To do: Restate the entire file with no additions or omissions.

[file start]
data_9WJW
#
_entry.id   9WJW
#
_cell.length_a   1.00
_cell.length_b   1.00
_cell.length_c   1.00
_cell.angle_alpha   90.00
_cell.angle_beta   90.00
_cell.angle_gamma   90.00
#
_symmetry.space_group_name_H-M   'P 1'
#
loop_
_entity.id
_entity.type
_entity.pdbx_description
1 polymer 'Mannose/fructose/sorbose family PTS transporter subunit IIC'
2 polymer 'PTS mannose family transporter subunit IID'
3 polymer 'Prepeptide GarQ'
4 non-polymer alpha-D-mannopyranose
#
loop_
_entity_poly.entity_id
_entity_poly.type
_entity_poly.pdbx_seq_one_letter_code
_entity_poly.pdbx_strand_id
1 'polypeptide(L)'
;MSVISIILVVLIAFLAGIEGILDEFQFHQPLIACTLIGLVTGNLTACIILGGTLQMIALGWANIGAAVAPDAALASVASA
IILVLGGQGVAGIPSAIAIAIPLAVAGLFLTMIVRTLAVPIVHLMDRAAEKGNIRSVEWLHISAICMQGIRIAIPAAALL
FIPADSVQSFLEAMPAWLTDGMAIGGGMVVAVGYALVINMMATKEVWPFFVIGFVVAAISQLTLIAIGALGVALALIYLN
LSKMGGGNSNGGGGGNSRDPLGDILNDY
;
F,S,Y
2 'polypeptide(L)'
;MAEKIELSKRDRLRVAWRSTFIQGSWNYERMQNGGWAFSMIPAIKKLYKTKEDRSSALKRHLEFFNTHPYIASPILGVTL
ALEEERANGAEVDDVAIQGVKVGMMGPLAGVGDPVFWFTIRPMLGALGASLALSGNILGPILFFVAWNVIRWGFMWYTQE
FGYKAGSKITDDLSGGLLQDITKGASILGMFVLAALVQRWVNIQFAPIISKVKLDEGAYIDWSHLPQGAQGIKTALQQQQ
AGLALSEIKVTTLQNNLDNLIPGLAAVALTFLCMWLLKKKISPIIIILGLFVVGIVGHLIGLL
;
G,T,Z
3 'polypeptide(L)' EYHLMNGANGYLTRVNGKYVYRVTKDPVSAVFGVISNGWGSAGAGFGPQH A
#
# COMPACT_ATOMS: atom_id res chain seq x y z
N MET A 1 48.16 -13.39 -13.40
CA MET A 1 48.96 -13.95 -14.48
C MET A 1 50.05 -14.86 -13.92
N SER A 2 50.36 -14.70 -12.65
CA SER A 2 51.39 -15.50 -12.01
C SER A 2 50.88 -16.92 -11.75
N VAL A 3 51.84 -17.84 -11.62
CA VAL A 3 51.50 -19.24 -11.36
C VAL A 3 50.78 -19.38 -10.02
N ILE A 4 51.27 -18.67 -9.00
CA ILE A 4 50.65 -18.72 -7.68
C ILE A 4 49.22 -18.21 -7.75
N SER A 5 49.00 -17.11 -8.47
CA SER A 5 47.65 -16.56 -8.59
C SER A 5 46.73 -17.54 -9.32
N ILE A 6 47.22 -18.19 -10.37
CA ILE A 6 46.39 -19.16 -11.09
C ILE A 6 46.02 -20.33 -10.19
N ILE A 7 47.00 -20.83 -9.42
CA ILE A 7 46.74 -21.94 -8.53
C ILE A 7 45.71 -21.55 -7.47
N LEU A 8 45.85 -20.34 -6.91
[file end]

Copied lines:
data_9WJW
#
_entry.id   9WJW
#
_cell.length_a   1.00
_cell.length_b   1.00
_cell.length_c   1.00
_cell.angle_alpha   90.00
_cell.angle_beta   90.00
_cell.angle_gamma   90.00
#
_symmetry.space_group_name_H-M   'P 1'
#
loop_
_entity.id
_entity.type
_entity.pdbx_description
1 polymer 'Mannose/fructose/sorbose family PTS transporter subunit IIC'
2 polymer 'PTS mannose family transporter subunit IID'
3 polymer 'Prepeptide GarQ'
4 non-polymer alpha-D-mannopyranose
#
loop_
_entity_poly.entity_id
_entity_poly.type
_entity_poly.pdbx_seq_one_letter_code
_entity_poly.pdbx_strand_id
1 'polypeptide(L)'
;MSVISIILVVLIAFLAGIEGILDEFQFHQPLIACTLIGLVTGNLTACIILGGTLQMIALGWANIGAAVAPDAALASVASA
IILVLGGQGVAGIPSAIAIAIPLAVAGLFLTMIVRTLAVPIVHLMDRAAEKGNIRSVEWLHISAICMQGIRIAIPAAALL
FIPADSVQSFLEAMPAWLTDGMAIGGGMVVAVGYALVINMMATKEVWPFFVIGFVVAAISQLTLIAIGALGVALALIYLN
LSKMGGGNSNGGGGGNSRDPLGDILNDY
;
F,S,Y
2 'polypeptide(L)'
;MAEKIELSKRDRLRVAWRSTFIQGSWNYERMQNGGWAFSMIPAIKKLYKTKEDRSSALKRHLEFFNTHPYIASPILGVTL
ALEEERANGAEVDDVAIQGVKVGMMGPLAGVGDPVFWFTIRPMLGALGASLALSGNILGPILFFVAWNVIRWGFMWYTQE
FGYKAGSKITDDLSGGLLQDITKGASILGMFVLAALVQRWVNIQFAPIISKVKLDEGAYIDWSHLPQGAQGIKTALQQQQ
AGLALSEIKVTTLQNNLDNLIPGLAAVALTFLCMWLLKKKISPIIIILGLFVVGIVGHLIGLL
;
G,T,Z
3 'polypeptide(L)' EYHLMNGANGYLTRVNGKYVYRVTKDPVSAVFGVISNGWGSAGAGFGPQH A
#
# COMPACT_ATOMS: atom_id res chain seq x y z
N MET A 1 48.16 -13.39 -13.40
CA MET A 1 48.96 -13.95 -14.48
C MET A 1 50.05 -14.86 -13.92
N SER A 2 50.36 -14.70 -12.65
CA SER A 2 51.39 -15.50 -12.01
C SER A 2 50.88 -16.92 -11.75
N VAL A 3 51.84 -17.84 -11.62
CA VAL A 3 51.50 -19.24 -11.36
C VAL A 3 50.78 -19.38 -10.02
N ILE A 4 51.27 -18.67 -9.00
CA ILE A 4 50.65 -18.72 -7.68
C ILE A 4 49.22 -18.21 -7.75
N SER A 5 49.00 -17.11 -8.47
CA SER A 5 47.65 -16.56 -8.59
C SER A 5 46.73 -17.54 -9.32
N ILE A 6 47.22 -18.19 -10.37
CA ILE A 6 46.39 -19.16 -11.09
C ILE A 6 46.02 -20.33 -10.19
N ILE A 7 47.00 -20.83 -9.42
CA ILE A 7 46.74 -21.94 -8.53
C ILE A 7 45.71 -21.55 -7.47
N LEU A 8 45.85 -20.34 -6.91